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One of the first things they teach you in law school is service of process. It’s a fundamental pillar of our legal system; courts don’t like when people get sued and don’t know about it. Service of process means giving the defendant a copy of the complaint and summons to appear in court, or in other words, telling them “You’re being sued”. Unfortunately, when inexperienced lawyers are starting out in their practice, good service can get lost in the mix. Since service is usually handled by the sheriff’s office, it’s easy for an attorney to delegate the duty and forget. The problem is that without good service, a plaintiff’s attorney has no case. For an attorney and their client, messing up service can mean the difference between winning a personal injury case and malpractice.
The basics of service are relatively straightforward but, like everything in the practice of law, the devil’s in the details. Service is a “bedrock of due process”. It’s our protection from being sued without knowing about it which is guided by the fundamental theory of fairness. Without service, the court has no jurisdiction over a defendant and therefore there’s no case. If the Defendant raises an objection to service and the Plaintiff can’t provide proof of service, the case will likely be dismissed. If the statute of limitations has run, the case is gone forever. You can see why this stuff is so important.
There are a few different kinds of service and each carries its own nuances:
The best advice I can give to a new lawyer in regards to service is to be aware and we diligent. It’s easy, with mountains of work put on you, to miss which box gets checked on the service form. A good plaintiff’s attorney learns how to manage the big picture and the small details effectively. Check each case to make sure service was properly made and, if it wasn’t, be super diligent in getting it corrected.
Some say the best way to learn is from your own mistakes. I’d like to think the best way to learn is from the mistakes of those who have gone before you, it hurts less. So learn from those who have made service mistakes, be aware, be diligent, and do the best for your client.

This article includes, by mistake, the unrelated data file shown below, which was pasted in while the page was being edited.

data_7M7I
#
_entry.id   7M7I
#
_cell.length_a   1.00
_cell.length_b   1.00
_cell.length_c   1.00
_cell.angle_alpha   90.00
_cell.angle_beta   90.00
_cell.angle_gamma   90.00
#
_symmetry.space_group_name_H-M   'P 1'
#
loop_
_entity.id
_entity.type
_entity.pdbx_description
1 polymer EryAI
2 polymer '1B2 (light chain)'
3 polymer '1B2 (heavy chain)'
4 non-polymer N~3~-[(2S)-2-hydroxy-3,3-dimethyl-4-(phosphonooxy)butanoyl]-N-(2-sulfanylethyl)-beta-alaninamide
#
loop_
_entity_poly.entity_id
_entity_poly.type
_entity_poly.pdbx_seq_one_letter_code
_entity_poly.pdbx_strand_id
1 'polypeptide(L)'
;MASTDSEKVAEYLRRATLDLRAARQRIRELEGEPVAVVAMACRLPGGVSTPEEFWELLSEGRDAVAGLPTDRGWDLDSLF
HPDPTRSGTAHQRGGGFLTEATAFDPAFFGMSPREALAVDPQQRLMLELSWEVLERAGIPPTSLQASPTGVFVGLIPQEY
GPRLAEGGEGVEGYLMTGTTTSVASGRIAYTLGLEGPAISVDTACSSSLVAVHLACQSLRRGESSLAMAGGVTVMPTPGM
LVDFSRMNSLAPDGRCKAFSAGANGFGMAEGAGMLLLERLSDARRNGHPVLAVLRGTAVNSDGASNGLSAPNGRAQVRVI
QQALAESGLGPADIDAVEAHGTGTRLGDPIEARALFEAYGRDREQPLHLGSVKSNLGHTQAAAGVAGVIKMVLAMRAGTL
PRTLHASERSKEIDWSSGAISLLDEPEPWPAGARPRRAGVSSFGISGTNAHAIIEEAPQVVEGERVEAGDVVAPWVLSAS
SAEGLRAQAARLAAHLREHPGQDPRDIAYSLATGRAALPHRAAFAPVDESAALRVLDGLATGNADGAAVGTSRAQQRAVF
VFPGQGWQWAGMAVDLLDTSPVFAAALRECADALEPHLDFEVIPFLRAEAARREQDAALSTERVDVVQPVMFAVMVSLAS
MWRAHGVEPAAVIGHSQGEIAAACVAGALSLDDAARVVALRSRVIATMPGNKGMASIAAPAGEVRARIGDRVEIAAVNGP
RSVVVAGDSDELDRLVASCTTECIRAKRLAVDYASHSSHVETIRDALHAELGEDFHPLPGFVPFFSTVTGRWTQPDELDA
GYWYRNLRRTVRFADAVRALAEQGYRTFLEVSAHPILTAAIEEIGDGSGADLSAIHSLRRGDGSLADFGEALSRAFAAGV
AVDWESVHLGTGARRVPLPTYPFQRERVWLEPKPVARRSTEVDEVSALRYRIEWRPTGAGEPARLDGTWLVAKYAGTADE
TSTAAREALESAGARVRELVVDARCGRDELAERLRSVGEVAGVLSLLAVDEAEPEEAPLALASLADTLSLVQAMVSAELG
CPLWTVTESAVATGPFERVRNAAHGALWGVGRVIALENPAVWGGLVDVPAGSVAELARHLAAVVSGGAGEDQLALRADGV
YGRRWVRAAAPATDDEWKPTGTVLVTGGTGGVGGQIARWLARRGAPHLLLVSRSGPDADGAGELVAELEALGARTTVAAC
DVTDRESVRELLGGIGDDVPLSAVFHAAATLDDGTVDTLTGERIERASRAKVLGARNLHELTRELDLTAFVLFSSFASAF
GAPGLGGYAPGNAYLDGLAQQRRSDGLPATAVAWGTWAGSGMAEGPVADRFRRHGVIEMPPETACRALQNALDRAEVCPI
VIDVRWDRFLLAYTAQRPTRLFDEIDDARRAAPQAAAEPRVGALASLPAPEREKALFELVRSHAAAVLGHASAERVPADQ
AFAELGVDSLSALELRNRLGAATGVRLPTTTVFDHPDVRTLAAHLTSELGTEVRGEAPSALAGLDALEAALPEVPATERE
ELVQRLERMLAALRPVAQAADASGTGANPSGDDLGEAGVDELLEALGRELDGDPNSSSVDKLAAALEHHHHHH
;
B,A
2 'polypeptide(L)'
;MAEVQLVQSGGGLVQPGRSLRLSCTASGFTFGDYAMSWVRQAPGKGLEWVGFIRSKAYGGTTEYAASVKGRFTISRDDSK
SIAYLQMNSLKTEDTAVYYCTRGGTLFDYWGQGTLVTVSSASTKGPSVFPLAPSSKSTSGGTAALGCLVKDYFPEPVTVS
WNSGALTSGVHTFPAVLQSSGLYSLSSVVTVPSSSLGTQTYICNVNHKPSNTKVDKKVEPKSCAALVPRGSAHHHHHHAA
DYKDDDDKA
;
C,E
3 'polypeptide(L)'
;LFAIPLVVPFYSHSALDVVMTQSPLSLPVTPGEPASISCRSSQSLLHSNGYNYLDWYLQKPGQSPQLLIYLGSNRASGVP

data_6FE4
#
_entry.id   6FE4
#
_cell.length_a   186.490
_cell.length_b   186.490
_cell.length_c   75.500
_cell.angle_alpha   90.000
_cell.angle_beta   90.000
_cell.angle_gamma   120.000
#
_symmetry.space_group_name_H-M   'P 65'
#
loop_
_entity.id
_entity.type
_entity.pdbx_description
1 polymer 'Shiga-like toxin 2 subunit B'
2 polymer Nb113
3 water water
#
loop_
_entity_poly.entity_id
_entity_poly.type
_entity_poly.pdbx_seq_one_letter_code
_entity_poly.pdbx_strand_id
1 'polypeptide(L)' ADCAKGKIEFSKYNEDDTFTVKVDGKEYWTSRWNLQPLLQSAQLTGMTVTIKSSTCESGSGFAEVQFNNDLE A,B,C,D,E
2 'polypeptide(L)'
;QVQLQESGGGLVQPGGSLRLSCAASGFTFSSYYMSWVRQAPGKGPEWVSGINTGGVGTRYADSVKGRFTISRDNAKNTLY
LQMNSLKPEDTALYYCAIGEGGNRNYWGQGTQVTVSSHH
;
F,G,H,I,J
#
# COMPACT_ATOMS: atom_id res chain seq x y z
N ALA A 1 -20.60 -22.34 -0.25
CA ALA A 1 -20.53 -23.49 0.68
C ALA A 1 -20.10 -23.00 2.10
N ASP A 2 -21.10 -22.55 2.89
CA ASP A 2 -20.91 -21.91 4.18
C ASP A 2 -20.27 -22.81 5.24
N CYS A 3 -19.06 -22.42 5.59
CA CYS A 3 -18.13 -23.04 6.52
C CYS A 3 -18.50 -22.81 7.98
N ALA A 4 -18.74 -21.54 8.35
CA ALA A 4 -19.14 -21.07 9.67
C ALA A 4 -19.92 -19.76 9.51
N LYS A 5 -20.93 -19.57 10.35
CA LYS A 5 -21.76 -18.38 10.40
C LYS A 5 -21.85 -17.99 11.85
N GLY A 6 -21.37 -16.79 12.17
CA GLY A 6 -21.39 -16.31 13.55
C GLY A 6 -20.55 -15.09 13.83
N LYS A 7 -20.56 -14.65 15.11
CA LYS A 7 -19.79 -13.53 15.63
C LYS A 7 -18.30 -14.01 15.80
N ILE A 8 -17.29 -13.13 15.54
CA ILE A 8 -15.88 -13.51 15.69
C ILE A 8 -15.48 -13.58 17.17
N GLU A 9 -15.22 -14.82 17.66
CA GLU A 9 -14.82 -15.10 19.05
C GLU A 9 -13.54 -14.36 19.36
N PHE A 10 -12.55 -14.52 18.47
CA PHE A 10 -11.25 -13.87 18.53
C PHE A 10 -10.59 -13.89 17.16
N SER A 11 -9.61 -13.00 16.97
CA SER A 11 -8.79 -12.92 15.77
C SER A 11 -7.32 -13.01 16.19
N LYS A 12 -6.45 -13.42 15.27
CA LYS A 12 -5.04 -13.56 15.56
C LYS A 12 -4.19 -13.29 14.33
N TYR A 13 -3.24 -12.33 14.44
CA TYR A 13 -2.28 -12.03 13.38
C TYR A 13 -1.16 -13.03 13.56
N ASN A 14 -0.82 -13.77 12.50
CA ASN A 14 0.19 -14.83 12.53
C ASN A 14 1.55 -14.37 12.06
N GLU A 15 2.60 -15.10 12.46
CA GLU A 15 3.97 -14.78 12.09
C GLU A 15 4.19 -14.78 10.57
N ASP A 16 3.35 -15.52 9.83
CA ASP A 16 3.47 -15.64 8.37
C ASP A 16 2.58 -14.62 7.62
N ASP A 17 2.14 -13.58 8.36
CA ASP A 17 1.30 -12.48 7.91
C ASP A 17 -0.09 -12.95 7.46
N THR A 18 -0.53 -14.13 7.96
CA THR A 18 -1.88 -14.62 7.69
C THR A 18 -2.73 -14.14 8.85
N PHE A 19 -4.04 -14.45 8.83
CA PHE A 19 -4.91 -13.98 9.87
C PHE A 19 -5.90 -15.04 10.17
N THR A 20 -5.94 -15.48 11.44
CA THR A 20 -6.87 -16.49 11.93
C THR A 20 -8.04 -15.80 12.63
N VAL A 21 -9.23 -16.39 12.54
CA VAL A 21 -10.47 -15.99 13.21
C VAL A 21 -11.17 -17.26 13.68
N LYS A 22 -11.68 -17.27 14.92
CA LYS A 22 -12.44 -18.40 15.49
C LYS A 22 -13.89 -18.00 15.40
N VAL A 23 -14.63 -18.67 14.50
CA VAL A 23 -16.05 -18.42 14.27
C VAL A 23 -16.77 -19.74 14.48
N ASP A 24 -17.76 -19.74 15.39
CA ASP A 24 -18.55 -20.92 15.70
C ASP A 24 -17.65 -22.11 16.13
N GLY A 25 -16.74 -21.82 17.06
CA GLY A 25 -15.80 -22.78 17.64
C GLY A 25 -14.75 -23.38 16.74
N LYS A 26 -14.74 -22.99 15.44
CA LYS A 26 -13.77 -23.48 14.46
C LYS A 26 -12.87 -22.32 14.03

New attorneys can find themselves in trouble by falling into some common service of process pitfalls.
In a Georgia car crash or personal injury claim arising out of a car accident, barring some exceptions, the complaint and summons must be filed on the other driver, not the insurance company. I was talking to a woman last week who tried to handle her own car accident case Pro Se. She wrote up a complaint and summons and had it served on the defendant. The problem was she filed the complaint against the wrong defendant, the insurance company. Unfortunately, the woman was barred from re-filing because the statute of limitations had run by the time she figured it out. It was a hard lesson to learn and a good reason for those hurt in car accidents to reach out to an attorney for advice.
An exception to not suing the insurance company is when the Plaintiff is going after her own insurance carrier for Uninsured Motorist coverage. In this case, the Plaintiff must serve the insurance company’s registered agent, not an individual agent and not by publication in addition to suing the defendant driver.
Another tricky area is correctly completing service on a nonresident under the Georgia Nonresident Motorist Act. Under the act, a nonresident motorist who causes a wreck in Georgia can be sued either in the county of the accident or in the Plaintiff’s home county. But how about service of process?
The best way to explain is by example. Imagine your uncle lives in South Carolina and he’s driving to Atlanta for Thanksgiving. By driving on Georgia highways, he’s availing himself to Georgia law. As he’s driving on I 85 South he causes an accident. The injured party can sue your uncle either in the county in which the accident took place or in the Plaintiff’s home county. By driving on Georgia highways, your uncle also “appoints” the Secretary of State as his authorized agent. So in order to perfect service, the injured party will have to serve the Secretary of State a copy of the complaint and summons and also send your uncle, by registered or certified mail, a copy of all suit papers to his address in South Carolina.
The last mistake, and possibly the most common, is failing to make timely service near the end of the statute of limitations (SOL). The SOL for personal injury claims in Georgia is 2 years. That’s 2 years from the day of the injury. By statute, service made within 5 days from filing the complaint will “relate back” to the time of filing. If service takes longer than 5 days, the burden shifts to the plaintiff to exercise “the greatest possible diligence” to perfect service as quickly as possible.
Let’s talk about “the greatest possible diligence” for a second. There’s nothing that pisses off a judge more than a lazy lawyer. If you are anywhere near the running of the SOL when you file a case you better be on top of making sure service is properly made. The defendant can seek dismissal of the case as time-barred if service is made any time after the SOL runs. The only way a Plaintiff’s attorney can keep that from happening is by showing “the greatest possible diligence” in getting the defendant served. That means hiring a PI, going to his neighborhood and talking to his neighbors, calling his job, doing whatever it takes to perfect service. Judges will appreciate and respect an attorney who takes action and will generally rule in their favor.
Here’s what a new attorney should remember from these articles on service: